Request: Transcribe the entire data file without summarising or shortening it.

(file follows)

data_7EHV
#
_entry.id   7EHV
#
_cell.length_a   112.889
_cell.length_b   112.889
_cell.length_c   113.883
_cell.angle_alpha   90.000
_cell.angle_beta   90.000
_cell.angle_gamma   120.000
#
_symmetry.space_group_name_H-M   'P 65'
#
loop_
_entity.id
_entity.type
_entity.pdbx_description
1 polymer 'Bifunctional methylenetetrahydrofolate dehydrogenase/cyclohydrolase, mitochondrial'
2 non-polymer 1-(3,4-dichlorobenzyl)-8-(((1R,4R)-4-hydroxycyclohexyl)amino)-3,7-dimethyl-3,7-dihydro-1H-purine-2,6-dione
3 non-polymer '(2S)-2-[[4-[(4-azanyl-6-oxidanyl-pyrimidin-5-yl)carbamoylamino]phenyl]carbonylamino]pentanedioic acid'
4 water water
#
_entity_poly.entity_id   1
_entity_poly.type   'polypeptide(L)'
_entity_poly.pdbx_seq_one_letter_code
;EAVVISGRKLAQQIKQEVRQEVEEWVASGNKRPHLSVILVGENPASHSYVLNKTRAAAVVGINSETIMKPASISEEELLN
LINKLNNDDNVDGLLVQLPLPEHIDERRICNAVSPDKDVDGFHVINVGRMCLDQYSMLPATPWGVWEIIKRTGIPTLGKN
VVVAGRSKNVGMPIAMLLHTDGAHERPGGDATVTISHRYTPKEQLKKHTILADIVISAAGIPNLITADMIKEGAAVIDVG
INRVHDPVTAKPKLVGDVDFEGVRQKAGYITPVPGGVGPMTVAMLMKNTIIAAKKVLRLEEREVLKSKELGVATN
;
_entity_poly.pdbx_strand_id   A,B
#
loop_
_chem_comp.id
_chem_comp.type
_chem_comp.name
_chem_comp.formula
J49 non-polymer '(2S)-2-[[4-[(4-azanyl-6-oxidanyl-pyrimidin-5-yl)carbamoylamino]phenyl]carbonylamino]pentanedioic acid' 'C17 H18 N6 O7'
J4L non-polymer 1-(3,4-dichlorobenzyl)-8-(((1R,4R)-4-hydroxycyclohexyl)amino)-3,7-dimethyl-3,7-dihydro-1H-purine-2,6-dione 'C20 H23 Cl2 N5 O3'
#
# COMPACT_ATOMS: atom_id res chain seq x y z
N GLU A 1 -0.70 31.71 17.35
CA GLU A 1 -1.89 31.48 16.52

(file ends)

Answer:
data_7EHV
#
_entry.id   7EHV
#
_cell.length_a   112.889
_cell.length_b   112.889
_cell.length_c   113.883
_cell.angle_alpha   90.000
_cell.angle_beta   90.000
_cell.angle_gamma   120.000
#
_symmetry.space_group_name_H-M   'P 65'
#
loop_
_entity.id
_entity.type
_entity.pdbx_description
1 polymer 'Bifunctional methylenetetrahydrofolate dehydrogenase/cyclohydrolase, mitochondrial'
2 non-polymer 1-(3,4-dichlorobenzyl)-8-(((1R,4R)-4-hydroxycyclohexyl)amino)-3,7-dimethyl-3,7-dihydro-1H-purine-2,6-dione
3 non-polymer '(2S)-2-[[4-[(4-azanyl-6-oxidanyl-pyrimidin-5-yl)carbamoylamino]phenyl]carbonylamino]pentanedioic acid'
4 water water
#
_entity_poly.entity_id   1
_entity_poly.type   'polypeptide(L)'
_entity_poly.pdbx_seq_one_letter_code
;EAVVISGRKLAQQIKQEVRQEVEEWVASGNKRPHLSVILVGENPASHSYVLNKTRAAAVVGINSETIMKPASISEEELLN
LINKLNNDDNVDGLLVQLPLPEHIDERRICNAVSPDKDVDGFHVINVGRMCLDQYSMLPATPWGVWEIIKRTGIPTLGKN
VVVAGRSKNVGMPIAMLLHTDGAHERPGGDATVTISHRYTPKEQLKKHTILADIVISAAGIPNLITADMIKEGAAVIDVG
INRVHDPVTAKPKLVGDVDFEGVRQKAGYITPVPGGVGPMTVAMLMKNTIIAAKKVLRLEEREVLKSKELGVATN
;
_entity_poly.pdbx_strand_id   A,B
#
loop_
_chem_comp.id
_chem_comp.type
_chem_comp.name
_chem_comp.formula
J49 non-polymer '(2S)-2-[[4-[(4-azanyl-6-oxidanyl-pyrimidin-5-yl)carbamoylamino]phenyl]carbonylamino]pentanedioic acid' 'C17 H18 N6 O7'
J4L non-polymer 1-(3,4-dichlorobenzyl)-8-(((1R,4R)-4-hydroxycyclohexyl)amino)-3,7-dimethyl-3,7-dihydro-1H-purine-2,6-dione 'C20 H23 Cl2 N5 O3'
#
# COMPACT_ATOMS: atom_id res chain seq x y z
N GLU A 1 -0.70 31.71 17.35
CA GLU A 1 -1.89 31.48 16.52